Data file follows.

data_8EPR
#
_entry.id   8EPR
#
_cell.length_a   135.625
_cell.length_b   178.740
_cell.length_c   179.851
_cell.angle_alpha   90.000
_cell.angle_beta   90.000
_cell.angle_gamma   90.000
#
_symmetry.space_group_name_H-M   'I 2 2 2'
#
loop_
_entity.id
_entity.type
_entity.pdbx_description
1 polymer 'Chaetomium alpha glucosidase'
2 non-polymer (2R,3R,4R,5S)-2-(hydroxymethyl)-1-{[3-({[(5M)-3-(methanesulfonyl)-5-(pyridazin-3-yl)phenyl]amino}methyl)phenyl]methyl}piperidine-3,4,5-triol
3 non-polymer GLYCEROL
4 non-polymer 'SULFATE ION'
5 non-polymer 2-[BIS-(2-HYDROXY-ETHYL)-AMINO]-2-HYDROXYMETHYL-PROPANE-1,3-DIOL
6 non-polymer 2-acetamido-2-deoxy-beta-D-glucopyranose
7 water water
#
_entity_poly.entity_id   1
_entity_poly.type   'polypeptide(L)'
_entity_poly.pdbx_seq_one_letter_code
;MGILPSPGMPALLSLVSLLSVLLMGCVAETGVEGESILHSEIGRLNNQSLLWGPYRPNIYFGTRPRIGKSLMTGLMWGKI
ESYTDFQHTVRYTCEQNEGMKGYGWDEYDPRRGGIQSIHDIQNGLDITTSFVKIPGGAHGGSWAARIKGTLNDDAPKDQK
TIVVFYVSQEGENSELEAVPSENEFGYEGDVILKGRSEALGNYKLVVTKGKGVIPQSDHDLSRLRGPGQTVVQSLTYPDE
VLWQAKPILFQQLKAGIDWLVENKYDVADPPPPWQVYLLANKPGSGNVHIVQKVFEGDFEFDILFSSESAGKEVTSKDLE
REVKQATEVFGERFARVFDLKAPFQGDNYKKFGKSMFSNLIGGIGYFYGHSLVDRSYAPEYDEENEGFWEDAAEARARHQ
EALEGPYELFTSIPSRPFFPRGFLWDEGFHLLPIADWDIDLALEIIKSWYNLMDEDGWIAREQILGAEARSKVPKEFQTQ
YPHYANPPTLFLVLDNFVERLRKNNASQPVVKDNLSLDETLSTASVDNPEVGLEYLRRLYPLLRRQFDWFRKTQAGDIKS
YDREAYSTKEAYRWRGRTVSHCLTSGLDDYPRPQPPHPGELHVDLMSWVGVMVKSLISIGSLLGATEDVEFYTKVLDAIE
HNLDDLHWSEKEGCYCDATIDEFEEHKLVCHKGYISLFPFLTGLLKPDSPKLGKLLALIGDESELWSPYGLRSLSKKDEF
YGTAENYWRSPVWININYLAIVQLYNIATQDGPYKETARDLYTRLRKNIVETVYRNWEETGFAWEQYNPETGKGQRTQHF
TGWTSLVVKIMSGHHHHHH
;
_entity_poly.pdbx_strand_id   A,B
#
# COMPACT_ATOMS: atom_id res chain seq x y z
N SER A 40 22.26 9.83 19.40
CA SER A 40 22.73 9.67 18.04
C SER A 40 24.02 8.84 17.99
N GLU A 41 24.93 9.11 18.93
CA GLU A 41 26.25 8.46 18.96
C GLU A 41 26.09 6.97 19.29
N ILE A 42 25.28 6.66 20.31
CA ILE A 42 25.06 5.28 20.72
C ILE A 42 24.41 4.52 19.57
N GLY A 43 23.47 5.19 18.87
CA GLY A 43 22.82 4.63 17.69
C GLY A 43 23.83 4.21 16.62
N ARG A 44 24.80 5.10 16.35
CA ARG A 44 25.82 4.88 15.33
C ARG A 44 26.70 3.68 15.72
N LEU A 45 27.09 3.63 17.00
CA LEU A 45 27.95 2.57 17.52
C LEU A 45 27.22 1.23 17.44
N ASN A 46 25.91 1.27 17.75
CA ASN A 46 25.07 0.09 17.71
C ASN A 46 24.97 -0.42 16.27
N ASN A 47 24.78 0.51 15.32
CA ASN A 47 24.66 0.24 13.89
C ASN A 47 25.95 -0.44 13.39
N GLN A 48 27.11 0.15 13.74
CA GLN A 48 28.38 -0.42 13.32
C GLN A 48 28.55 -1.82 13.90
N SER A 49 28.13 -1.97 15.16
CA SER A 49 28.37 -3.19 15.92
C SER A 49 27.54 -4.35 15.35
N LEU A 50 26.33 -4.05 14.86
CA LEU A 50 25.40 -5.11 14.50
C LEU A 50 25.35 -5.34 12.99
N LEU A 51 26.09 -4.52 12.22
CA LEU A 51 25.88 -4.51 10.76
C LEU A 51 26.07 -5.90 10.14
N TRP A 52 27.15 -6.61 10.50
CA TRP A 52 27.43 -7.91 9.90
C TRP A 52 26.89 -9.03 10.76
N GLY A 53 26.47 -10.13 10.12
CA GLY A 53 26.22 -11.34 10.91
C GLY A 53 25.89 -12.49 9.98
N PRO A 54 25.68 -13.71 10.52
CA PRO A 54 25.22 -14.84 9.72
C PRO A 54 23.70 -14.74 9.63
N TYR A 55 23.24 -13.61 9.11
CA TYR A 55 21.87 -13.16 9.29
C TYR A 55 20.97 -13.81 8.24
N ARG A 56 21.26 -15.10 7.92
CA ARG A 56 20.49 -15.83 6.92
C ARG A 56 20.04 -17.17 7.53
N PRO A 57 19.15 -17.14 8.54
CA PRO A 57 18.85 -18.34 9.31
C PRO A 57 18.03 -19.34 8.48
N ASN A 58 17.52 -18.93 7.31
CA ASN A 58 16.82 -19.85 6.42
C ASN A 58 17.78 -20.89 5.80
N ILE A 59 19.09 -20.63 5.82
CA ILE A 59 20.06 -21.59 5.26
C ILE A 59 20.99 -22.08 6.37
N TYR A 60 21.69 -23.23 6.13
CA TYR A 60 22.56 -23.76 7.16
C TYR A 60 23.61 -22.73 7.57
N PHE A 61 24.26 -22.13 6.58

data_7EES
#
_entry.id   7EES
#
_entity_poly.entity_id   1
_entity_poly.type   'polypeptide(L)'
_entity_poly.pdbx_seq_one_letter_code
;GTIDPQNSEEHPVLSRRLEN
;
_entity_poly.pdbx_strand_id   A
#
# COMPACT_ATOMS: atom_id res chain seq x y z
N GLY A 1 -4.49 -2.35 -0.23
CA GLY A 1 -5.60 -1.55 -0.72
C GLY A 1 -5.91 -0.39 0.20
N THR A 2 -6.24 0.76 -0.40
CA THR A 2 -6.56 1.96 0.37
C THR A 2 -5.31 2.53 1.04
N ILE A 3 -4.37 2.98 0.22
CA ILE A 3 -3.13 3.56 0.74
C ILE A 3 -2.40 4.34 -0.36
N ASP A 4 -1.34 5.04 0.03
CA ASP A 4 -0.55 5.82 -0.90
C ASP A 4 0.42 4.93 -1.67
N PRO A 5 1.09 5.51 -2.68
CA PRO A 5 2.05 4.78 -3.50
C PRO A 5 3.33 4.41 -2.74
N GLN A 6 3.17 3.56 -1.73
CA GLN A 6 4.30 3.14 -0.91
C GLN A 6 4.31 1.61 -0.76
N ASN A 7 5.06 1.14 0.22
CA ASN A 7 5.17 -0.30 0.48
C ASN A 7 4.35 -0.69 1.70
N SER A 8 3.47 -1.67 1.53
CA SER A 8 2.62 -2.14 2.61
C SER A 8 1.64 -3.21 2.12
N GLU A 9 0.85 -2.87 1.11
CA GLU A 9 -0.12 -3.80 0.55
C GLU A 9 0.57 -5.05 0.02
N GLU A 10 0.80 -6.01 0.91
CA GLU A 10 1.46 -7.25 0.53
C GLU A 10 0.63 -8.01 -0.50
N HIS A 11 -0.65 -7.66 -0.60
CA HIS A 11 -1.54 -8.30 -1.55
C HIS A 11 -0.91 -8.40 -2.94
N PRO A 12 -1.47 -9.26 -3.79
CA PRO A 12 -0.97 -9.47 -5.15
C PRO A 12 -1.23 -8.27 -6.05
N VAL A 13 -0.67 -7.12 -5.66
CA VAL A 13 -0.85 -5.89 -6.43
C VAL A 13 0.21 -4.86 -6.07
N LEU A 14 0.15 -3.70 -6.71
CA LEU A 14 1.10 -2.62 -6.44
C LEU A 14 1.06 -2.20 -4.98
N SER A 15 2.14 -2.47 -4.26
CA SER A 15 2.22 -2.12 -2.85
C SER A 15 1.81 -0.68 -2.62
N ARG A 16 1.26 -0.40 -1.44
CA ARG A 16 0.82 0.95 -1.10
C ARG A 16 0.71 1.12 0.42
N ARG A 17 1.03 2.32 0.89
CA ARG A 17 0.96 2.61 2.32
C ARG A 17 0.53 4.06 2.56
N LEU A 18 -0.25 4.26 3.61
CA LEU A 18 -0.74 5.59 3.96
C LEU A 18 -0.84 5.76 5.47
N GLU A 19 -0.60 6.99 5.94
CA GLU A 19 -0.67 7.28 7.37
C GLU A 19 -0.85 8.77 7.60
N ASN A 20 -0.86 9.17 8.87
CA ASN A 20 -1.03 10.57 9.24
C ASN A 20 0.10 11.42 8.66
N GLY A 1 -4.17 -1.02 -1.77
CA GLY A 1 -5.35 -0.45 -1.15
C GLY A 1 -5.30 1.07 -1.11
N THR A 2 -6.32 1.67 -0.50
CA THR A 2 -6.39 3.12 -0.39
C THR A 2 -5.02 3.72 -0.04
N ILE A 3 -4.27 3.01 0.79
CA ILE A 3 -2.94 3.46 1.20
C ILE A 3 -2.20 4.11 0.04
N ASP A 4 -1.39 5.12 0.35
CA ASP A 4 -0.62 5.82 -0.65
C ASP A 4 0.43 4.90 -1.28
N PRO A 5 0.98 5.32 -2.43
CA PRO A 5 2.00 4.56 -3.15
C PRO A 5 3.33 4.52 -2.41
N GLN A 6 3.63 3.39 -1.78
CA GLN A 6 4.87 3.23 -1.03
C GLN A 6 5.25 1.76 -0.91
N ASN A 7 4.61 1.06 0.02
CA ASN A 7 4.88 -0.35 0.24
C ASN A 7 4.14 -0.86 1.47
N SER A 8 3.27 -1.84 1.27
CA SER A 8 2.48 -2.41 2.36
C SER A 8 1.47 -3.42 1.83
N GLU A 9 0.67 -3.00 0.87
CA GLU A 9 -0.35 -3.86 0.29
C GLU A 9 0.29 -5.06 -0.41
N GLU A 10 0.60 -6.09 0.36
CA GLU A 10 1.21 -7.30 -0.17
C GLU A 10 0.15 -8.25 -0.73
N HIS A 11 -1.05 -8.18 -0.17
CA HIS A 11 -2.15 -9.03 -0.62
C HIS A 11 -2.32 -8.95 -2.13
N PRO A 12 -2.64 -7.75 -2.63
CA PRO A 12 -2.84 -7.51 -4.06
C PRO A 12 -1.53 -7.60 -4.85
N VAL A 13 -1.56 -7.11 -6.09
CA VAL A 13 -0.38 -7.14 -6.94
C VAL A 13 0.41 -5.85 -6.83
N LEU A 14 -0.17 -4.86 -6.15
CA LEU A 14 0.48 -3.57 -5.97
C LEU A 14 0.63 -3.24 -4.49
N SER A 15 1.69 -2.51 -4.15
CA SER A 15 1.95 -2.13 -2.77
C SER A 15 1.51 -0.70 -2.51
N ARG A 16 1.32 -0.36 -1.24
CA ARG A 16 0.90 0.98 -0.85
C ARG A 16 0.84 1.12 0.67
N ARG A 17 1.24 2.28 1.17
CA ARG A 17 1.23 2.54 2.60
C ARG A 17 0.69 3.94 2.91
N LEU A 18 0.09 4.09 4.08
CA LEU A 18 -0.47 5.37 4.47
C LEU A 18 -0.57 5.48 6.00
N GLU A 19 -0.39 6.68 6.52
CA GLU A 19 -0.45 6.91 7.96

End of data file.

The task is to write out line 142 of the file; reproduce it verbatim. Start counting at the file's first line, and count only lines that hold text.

CA SER A 8 2.62 -2.14 2.61